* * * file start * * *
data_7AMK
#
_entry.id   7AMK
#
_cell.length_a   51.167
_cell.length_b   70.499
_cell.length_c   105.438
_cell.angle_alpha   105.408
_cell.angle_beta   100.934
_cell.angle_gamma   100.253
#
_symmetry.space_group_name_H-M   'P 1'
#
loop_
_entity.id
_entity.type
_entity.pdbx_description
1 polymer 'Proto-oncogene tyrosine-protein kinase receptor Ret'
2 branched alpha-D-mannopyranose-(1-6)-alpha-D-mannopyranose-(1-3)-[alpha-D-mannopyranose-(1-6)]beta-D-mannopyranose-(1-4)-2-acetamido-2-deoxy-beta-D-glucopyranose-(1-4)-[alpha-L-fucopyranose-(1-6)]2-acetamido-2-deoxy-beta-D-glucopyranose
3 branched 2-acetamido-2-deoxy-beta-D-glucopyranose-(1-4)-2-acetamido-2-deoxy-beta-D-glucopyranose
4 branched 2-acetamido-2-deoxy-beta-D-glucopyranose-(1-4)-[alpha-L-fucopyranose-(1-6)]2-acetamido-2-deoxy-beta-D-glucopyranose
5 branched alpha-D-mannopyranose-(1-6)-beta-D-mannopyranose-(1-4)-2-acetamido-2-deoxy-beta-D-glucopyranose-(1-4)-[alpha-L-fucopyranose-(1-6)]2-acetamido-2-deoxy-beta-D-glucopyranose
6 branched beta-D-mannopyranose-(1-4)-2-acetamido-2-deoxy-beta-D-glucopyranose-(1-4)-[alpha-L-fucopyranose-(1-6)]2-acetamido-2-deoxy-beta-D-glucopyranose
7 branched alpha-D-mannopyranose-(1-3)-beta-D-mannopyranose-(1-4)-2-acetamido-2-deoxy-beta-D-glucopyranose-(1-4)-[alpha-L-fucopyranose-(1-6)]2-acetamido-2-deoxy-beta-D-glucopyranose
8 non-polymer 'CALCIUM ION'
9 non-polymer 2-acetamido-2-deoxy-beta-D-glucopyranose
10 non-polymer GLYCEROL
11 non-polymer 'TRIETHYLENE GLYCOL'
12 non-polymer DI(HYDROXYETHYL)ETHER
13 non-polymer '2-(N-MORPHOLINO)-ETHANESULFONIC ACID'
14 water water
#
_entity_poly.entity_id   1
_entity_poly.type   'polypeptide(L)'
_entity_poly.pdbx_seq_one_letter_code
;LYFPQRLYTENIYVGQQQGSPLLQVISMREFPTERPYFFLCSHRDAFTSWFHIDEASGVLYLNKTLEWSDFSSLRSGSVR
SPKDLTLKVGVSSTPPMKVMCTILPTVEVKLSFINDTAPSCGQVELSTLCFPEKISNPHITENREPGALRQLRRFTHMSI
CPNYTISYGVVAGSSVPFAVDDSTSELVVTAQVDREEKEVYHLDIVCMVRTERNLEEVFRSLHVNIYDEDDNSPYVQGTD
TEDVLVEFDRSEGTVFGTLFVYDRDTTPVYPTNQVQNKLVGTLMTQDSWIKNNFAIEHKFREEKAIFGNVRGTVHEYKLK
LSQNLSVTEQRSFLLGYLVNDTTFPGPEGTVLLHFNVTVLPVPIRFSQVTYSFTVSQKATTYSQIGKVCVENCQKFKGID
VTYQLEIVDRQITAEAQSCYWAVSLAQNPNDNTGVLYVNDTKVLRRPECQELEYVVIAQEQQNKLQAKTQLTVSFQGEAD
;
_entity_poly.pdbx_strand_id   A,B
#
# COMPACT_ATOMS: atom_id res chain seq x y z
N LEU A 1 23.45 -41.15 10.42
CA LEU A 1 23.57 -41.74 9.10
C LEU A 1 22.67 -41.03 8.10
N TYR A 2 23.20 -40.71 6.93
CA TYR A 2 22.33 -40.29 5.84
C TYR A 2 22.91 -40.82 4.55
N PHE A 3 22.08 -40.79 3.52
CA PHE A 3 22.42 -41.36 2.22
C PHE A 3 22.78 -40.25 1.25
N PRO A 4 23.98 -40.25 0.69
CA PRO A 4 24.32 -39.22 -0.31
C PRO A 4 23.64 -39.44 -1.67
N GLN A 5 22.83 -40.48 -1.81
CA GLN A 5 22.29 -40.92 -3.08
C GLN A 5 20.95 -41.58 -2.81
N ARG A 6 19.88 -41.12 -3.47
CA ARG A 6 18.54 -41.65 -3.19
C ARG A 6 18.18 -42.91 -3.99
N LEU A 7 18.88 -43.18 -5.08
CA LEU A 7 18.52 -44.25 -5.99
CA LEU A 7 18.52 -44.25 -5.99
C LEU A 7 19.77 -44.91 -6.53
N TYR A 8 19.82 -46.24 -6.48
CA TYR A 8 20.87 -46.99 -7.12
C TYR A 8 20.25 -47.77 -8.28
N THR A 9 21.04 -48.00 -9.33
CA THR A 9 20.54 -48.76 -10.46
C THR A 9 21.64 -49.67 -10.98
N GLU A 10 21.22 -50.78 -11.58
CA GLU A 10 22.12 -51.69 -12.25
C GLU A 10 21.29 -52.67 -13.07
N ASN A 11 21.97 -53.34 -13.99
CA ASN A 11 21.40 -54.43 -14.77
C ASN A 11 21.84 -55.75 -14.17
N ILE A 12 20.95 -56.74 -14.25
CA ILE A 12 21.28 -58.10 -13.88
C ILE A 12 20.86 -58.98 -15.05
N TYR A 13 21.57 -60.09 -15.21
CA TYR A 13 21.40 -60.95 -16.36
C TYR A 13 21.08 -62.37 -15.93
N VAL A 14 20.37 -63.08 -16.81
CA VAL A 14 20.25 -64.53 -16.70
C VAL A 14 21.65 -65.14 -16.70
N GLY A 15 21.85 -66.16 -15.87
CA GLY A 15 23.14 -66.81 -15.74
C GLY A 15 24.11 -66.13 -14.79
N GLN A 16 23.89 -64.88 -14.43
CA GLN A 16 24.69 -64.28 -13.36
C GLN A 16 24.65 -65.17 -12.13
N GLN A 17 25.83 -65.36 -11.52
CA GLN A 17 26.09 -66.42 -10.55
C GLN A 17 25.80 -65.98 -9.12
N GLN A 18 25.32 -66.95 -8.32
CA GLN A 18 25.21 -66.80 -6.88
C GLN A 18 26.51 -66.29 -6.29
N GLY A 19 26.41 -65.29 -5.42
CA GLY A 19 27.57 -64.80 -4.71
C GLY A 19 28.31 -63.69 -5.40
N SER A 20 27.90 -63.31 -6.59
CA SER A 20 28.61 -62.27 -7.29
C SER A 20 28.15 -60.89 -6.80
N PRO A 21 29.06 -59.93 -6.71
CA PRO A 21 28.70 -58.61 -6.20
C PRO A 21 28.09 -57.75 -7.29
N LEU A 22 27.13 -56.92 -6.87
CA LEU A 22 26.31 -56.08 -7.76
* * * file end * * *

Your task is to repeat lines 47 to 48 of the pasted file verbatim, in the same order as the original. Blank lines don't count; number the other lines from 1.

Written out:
CA LEU A 1 23.57 -41.74 9.10
C LEU A 1 22.67 -41.03 8.10